Turnovers, turnovers, turnovers. It's rather obvious by now that every game in which the Vikings have had more turnovers than their opponent, they've lost. Having lost all road games this year and never leading in the first quarter in those games can take a lot of emotion out of a football team. This team seems to fight back, but enough is enough.
Time after time, the Vikings meet adversity with an opportunity, but nearly every time a mental mistake or a poor decision kills their chances. Take this week. They have great preparation all week, and then on the opening kickoff they have an unfortunate fumble that allows Tampa Bay to score a quick touchdown.
That can be deflating, but I must say this Vikings team was competitive all day, as it continued to try to fight back. Down seven, the Vikings offense scored on the next possession on a 40-yard touchdown pass to Randy Moss. But the momentum swing wouldn't happen, as the touchdown was called back by a very questionable holding call.
The Vikings later executed a perfect onside kick, giving them a great opportunity to possibly put the game into overtime, where at least they'd have another shot at winning the game. Then, on the very next play after the perfectly executed kick, Warren Sapp got an interception after the Vikings had kicked his fanny at the line of scrimmage. Even on fourth-and-1 in the fourth quarter when the Vikings stopped the Bucs, once again there was no positive result. All the while, it was clear the Vikings were still fighting.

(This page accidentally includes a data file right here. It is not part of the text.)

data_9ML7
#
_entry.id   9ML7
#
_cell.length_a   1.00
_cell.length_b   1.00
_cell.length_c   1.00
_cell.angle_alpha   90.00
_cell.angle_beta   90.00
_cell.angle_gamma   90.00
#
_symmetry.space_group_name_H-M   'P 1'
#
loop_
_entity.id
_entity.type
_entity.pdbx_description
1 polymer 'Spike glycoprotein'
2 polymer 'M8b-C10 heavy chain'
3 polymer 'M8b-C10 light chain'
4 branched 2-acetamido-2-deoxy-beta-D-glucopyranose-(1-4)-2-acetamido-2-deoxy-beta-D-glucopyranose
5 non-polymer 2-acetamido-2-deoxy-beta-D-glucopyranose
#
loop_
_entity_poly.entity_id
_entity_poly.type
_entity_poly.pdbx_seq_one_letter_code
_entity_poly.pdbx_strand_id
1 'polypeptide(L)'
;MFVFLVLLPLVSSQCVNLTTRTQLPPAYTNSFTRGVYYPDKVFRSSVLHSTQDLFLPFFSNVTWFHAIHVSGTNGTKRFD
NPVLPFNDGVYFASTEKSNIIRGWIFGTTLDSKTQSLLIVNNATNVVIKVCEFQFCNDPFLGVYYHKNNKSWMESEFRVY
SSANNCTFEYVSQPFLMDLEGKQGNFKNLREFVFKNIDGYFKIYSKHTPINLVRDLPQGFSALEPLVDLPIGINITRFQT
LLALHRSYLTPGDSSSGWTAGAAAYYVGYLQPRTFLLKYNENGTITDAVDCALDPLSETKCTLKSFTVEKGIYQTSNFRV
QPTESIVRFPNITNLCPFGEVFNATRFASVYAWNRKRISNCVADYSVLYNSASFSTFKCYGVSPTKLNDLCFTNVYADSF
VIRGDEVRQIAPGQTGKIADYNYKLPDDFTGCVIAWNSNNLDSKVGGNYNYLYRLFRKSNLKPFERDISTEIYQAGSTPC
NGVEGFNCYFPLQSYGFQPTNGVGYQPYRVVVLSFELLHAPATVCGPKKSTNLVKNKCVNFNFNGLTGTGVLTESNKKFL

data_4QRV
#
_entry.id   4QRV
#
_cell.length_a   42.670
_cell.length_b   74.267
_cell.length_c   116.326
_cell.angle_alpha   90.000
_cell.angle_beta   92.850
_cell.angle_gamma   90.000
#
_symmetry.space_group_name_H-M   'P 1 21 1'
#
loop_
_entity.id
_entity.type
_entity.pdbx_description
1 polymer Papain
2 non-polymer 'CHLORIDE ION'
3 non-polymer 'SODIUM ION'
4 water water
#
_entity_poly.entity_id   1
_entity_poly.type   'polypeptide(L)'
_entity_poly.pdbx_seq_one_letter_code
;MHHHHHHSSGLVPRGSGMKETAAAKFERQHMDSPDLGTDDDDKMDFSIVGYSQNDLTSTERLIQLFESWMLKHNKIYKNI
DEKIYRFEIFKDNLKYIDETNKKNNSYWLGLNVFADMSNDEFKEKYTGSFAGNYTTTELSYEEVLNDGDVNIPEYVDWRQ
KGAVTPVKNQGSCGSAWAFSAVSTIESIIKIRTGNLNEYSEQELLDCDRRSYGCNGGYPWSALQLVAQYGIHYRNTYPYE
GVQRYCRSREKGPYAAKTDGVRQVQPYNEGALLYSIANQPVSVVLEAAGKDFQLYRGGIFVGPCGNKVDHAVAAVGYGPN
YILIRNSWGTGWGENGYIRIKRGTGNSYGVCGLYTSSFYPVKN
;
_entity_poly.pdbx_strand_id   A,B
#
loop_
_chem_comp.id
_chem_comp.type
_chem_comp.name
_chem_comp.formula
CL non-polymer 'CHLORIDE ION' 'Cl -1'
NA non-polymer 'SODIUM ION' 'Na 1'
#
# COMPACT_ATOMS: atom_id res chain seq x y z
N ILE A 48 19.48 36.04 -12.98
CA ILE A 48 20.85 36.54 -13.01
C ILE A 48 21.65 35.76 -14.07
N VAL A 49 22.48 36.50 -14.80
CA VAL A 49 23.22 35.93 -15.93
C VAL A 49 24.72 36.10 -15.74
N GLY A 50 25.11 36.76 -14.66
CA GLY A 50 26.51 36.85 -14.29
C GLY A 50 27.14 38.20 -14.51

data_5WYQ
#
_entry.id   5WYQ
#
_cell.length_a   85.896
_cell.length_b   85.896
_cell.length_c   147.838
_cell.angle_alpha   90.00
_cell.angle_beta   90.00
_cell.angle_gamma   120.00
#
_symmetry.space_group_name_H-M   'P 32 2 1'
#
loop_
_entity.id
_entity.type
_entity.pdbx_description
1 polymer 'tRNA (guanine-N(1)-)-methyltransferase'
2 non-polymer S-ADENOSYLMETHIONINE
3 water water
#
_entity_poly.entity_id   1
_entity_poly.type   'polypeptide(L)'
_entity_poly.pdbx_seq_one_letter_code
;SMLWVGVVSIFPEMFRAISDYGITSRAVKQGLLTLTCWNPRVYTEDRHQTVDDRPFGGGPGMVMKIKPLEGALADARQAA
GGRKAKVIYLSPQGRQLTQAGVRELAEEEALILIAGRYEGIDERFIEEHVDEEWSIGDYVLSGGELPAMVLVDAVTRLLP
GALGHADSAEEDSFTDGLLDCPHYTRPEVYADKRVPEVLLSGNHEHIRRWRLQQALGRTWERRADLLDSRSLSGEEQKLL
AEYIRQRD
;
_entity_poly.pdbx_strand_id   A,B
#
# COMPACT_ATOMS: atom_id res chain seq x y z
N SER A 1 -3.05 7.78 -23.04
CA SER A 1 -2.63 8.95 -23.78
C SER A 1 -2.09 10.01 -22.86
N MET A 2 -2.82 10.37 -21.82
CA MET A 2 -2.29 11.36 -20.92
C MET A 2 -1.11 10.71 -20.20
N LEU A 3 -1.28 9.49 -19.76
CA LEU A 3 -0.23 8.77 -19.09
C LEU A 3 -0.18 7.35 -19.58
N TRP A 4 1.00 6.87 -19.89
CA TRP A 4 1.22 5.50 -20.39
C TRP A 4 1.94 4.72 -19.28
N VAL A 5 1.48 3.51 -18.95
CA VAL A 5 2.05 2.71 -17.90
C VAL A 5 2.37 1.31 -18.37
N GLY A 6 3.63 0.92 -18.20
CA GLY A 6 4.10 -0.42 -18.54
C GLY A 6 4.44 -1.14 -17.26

But defensively it fell apart. Every quarterback that plays against the Vikings, except the previous week against Chicago, seems to go absolutely nuts. This week, one of the truly first-class people to play for the Minnesota Vikings, Brad Johnson, had his record-setting day. He tied a Tampa Bay record by throwing five touchdowns (his personal best, as well) and ended up with a quarterback rating of 148.3. Here was a Tampa Bay offense that had not thrown a touchdown pass in 12 quarters — not even scoring a touchdown in the last nine quarters — and it illustrates why the Vikings are the 31st-rated team against the pass.
It once again opened my eyes to how bad our defensive coverages are. I know the coaches prepare the team well, but how many mental mistakes can they continue to have with a casual explanation that they're a young team? They'll be going into the 13th game of the season (including the preseason), and the light bulb should go on at some time to make them aware that there is no room for mental mistakes. To get beat physically, as everyone who has ever played this game has had it handed to him at one time, is something that a fan can live with. But mental mistakes, I'm sorry, there is no place for them.
The Tampa Bay defense was the top-rated unit in the National Football League and the Vikings put up 24 points. Yet they were blown out not only because of mental mistakes but some very poor decisions, as well, especially on the offensive side of the ball.
Lurtsema's Reaction: Mental Mistakes
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